The second instalment to "my wood" has, like Spring, this year - sprung rather too soon. I’ve been away for most of the last week starting work on a new area of woodland in Norfolk that I hope to be able to bring to market in the early summer. So after nearly a week of absence , I hurried across the field as the light rose on Saturday morning accompanied by Stig who seemed even happier than me, tail wagging frantically in the bitter frost.
Despite some savagely cold dawns, a couple of weeks of unseasonably warm weather has transformed the woodland. It has been more of a boom than a Spring bloom this year. My hornbeam is in leaf, the hawthorn is in blossom, the bluebells are now nearly eight inches long and have started to throw up the occasional flower. The primroses are in full flush, I have a few violets but the really special surprise is the wood anemones that have suddenly appeared. Each year they are a lovely surprise, unlike the bluebells - who carpet the woodland in green before the big event and whose progress I seem to monitor. The wood anemone blooms into life ; its delicate flower really is the herald that 'Spring has sprung' and summer is on its way.
The ash trees and oaks will soon fill in the canopy and offer dappled shade. I have already set aside a place in my head for a hammock for this summer, and hope to be able to slope off for a quiet afternoon siesta. I’m a huge fan of hammocks both for having a crafty hours rest; I also have a Hennessy hammock tent if I need to stay overnight in a wood. This fantastic piece of kit can be set up in a minute and not only provides a weather proof place to sleep but also is totally bug proof and being suspended means you not only avoid having a root in the small of your back but you escape any crawling insects. If you’re e looking for a simple solo sleeping solution I couldn’t recommend it strongly enough.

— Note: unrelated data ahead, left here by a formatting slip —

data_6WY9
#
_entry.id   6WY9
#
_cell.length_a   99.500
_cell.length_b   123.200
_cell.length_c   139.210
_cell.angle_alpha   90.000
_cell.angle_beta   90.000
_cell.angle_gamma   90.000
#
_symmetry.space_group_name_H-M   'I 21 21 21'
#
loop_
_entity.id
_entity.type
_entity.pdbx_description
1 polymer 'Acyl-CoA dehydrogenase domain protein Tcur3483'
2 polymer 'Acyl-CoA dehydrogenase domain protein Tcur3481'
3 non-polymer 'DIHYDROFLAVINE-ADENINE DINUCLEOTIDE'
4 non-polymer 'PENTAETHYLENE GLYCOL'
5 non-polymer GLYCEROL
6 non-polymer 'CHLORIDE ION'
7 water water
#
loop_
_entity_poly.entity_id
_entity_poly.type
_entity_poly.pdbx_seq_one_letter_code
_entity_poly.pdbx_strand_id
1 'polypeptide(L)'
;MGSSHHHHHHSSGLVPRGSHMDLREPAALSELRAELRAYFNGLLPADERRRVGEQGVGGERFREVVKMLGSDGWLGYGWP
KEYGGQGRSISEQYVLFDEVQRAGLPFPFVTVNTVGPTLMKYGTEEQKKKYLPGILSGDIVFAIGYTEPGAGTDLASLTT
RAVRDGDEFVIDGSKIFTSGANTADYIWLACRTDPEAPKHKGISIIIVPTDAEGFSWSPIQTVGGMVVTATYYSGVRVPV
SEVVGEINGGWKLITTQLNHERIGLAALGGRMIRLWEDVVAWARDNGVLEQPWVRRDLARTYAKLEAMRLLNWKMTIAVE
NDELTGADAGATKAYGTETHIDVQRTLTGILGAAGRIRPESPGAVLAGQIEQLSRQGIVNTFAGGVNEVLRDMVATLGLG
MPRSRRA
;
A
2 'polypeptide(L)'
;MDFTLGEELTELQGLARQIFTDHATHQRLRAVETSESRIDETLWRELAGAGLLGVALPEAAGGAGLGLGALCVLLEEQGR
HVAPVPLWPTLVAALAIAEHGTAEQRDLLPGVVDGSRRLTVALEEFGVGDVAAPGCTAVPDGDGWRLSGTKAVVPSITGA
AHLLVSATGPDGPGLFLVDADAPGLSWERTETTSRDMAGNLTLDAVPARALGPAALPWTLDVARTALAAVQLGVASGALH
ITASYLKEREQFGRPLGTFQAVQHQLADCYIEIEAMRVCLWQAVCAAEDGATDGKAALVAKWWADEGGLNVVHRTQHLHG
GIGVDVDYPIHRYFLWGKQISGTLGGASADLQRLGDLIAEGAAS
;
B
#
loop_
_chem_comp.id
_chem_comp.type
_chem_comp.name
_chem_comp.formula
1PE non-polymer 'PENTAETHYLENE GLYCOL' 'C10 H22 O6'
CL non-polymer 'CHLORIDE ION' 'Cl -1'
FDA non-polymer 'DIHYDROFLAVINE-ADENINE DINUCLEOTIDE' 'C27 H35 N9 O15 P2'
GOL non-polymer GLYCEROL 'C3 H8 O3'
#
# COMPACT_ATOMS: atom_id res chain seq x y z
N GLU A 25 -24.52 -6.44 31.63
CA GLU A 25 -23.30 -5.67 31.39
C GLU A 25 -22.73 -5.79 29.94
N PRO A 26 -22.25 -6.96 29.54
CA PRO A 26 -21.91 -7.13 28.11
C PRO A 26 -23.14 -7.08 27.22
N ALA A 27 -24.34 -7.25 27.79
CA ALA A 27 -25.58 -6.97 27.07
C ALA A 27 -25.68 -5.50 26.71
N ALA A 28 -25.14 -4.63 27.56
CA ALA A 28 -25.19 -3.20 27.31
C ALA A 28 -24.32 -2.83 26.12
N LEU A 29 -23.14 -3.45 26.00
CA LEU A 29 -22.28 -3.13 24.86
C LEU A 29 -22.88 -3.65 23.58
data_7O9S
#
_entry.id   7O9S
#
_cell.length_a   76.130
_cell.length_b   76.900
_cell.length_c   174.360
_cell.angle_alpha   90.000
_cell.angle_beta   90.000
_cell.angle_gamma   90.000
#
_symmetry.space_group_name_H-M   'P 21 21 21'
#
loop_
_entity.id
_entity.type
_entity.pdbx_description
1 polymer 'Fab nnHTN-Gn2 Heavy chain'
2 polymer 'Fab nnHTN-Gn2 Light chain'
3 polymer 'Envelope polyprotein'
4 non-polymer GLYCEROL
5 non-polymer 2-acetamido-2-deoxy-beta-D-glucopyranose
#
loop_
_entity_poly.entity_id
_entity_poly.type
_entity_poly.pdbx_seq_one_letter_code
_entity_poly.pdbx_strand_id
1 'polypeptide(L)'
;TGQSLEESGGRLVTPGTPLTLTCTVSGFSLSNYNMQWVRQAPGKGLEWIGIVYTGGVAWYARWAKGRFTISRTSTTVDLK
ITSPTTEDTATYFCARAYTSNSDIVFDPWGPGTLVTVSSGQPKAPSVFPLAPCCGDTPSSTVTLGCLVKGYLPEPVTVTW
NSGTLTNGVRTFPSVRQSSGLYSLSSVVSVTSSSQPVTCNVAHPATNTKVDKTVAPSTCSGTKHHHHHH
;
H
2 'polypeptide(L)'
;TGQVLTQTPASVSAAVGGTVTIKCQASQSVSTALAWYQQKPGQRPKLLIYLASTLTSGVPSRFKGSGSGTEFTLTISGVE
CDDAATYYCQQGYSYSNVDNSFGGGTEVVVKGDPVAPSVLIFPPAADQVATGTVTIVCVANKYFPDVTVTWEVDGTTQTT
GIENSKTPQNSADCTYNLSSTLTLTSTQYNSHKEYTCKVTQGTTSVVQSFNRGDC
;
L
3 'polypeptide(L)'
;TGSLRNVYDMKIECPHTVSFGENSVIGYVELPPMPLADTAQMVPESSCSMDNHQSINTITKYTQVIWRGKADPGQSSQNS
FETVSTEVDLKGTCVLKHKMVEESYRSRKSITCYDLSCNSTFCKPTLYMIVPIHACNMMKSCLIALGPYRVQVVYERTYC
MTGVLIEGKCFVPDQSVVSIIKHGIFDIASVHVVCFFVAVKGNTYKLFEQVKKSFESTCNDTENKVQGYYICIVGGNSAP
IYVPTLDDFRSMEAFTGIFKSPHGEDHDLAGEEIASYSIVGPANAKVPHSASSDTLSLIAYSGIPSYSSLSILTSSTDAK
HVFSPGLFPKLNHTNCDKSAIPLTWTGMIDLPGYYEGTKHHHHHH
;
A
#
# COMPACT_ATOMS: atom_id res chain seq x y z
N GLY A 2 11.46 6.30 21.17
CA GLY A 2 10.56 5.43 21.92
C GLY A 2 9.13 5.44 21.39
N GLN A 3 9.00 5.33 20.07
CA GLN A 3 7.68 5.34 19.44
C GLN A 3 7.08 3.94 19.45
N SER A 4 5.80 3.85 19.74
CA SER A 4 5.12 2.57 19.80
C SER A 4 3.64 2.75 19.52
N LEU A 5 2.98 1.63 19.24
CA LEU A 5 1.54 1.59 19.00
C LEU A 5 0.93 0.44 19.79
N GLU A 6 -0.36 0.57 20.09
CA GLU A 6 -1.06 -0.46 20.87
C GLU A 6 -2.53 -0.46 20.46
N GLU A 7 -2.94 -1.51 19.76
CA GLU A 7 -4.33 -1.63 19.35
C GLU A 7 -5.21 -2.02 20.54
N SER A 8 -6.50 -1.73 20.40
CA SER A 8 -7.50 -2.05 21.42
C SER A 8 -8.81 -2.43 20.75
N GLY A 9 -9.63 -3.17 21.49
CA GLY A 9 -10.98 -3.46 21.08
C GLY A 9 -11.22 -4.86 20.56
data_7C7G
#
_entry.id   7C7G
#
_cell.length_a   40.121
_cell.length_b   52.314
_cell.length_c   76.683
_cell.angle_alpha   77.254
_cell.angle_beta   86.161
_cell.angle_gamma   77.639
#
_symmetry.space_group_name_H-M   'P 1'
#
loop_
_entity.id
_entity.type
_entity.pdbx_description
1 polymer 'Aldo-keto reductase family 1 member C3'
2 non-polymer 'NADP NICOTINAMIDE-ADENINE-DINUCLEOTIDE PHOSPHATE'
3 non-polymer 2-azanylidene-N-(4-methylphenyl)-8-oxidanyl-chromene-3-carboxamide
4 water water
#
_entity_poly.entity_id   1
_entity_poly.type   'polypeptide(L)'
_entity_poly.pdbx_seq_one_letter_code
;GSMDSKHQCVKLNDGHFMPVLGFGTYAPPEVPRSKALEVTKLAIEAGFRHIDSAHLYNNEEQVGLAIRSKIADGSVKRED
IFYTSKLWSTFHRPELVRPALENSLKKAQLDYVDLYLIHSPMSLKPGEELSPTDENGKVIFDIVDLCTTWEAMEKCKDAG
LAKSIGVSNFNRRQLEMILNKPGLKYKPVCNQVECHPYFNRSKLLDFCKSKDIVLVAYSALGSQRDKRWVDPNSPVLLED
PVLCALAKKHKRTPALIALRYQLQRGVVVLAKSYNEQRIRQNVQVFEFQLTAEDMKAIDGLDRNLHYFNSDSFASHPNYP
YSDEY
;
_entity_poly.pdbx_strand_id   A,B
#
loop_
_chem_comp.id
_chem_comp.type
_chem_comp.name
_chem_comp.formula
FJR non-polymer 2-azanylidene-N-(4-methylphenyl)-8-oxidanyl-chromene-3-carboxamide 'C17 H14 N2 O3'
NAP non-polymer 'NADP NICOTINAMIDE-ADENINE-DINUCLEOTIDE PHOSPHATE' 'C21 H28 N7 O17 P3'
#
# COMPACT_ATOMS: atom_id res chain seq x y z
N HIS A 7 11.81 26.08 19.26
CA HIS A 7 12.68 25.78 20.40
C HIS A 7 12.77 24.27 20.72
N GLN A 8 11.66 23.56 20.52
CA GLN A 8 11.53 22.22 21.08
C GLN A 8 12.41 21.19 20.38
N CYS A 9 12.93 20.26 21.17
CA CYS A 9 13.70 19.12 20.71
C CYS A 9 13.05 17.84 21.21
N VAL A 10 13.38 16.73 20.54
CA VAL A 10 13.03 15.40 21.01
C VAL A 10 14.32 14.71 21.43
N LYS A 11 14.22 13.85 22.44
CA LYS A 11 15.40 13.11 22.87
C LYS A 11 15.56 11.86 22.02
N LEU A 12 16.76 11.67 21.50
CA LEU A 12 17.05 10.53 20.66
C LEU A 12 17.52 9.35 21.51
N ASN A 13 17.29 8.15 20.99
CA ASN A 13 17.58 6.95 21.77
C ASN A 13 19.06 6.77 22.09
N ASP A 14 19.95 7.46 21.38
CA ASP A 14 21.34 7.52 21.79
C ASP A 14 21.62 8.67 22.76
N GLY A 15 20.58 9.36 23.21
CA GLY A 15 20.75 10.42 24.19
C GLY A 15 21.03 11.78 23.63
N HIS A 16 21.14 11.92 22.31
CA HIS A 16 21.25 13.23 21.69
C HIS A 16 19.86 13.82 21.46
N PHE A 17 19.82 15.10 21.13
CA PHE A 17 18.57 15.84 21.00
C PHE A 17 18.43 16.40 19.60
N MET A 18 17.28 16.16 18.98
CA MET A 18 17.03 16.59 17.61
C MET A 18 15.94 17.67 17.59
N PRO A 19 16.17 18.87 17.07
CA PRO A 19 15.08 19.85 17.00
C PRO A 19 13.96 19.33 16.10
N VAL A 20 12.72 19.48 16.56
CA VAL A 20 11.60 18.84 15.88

As I’ve said before these are the months to sit back and enjoy your woodland. It’s too late to plant trees unless they are already well established and you can water them regularly. All felling and stacking of wood should have been done and your time in your wood should be about enjoyment.
Nesting birds will be busy. All species of deer will now be heavily pregnant, even the roe who have delayed implantation are now well on their way. Foxes and badgers will have taken to their dens and the cycle of rebirth has begun again.
Each day my wife has seen a big dog fox ambling through the wood, scrubbing up grubs. At this time of year, they seem to get quite stupid and seem at a loss without the vixens that are generally tucked up underground. As long as he stays off the lambing fields on the marsh, he will be fine.
This really is a time to enjoy your woodland. A time to sit contemplate and decide if this year is one for a project. Perhaps some thinning in December or planting November. But till then just a place to put your feet up in, and escape from the world that seems to get more busy by the day.
East Anglia Manager.
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